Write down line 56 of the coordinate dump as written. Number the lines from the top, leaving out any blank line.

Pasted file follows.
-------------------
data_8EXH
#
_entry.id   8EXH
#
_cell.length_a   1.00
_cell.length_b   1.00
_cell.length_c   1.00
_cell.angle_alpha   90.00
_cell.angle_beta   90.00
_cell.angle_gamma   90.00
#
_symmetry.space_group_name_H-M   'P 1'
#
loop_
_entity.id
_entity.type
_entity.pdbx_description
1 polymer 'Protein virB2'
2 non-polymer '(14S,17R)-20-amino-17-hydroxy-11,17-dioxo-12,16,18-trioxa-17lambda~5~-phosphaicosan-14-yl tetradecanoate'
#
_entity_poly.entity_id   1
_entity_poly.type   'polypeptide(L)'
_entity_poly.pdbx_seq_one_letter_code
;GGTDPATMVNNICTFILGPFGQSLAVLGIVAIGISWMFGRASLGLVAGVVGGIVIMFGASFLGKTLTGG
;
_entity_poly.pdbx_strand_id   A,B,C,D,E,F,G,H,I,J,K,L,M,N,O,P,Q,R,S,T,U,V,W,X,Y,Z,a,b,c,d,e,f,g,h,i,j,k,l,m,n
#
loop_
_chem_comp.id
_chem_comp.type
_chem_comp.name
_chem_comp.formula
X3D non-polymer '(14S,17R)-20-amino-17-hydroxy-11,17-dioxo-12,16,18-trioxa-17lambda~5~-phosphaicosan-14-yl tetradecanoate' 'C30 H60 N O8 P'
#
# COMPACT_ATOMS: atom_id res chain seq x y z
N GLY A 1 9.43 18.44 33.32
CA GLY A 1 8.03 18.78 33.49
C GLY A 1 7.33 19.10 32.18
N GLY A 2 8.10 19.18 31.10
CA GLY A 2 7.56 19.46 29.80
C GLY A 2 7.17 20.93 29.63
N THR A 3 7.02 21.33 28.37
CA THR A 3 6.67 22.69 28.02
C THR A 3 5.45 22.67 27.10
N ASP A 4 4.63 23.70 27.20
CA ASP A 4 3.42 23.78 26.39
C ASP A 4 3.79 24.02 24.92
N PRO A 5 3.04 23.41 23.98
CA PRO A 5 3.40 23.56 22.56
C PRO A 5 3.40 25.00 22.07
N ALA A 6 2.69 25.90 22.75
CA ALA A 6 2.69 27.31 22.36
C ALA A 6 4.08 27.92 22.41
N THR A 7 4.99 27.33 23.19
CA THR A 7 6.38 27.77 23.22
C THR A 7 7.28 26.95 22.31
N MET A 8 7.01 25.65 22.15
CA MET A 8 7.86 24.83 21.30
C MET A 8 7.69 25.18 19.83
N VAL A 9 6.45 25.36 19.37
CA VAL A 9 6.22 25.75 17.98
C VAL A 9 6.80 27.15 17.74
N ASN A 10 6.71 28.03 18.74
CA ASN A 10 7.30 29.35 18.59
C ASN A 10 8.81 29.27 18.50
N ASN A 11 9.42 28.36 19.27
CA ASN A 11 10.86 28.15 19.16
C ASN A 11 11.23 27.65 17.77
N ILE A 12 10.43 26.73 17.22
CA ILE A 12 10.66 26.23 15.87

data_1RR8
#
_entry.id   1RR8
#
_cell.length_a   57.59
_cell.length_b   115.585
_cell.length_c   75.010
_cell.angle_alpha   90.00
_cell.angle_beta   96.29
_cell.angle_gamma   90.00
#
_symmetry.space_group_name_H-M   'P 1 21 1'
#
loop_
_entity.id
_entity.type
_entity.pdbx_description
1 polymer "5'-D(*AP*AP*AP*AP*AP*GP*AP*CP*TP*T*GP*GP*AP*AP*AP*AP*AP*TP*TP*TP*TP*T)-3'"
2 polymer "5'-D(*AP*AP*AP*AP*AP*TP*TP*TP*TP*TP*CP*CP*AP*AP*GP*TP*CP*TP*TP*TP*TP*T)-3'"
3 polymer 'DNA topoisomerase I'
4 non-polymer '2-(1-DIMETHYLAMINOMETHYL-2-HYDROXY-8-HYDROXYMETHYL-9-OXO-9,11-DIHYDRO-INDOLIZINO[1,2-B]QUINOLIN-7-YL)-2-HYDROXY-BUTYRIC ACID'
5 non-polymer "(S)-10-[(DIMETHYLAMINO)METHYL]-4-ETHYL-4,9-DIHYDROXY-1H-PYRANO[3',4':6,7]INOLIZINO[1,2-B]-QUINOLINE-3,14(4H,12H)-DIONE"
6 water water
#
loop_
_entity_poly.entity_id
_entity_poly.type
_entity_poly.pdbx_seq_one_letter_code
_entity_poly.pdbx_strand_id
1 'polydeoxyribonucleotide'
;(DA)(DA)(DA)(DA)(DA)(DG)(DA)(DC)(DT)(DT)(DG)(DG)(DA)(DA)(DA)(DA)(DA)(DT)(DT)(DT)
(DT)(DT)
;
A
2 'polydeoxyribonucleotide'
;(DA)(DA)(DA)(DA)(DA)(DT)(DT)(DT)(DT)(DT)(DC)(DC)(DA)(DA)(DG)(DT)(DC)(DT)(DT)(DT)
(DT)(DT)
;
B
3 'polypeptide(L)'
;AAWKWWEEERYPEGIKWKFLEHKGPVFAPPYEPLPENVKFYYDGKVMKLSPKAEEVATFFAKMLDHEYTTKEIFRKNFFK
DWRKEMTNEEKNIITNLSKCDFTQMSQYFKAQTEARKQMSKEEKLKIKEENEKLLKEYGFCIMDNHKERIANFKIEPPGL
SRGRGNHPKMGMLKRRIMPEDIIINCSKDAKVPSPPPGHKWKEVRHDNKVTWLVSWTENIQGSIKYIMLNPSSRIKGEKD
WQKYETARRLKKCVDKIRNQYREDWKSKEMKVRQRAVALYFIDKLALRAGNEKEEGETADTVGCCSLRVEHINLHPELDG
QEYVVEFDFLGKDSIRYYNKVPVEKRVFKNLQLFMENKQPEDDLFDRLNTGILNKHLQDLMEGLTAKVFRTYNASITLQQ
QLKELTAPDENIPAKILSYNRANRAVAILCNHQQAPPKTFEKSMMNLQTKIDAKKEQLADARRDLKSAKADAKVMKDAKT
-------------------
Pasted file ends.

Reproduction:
C THR A 7 7.28 26.95 22.31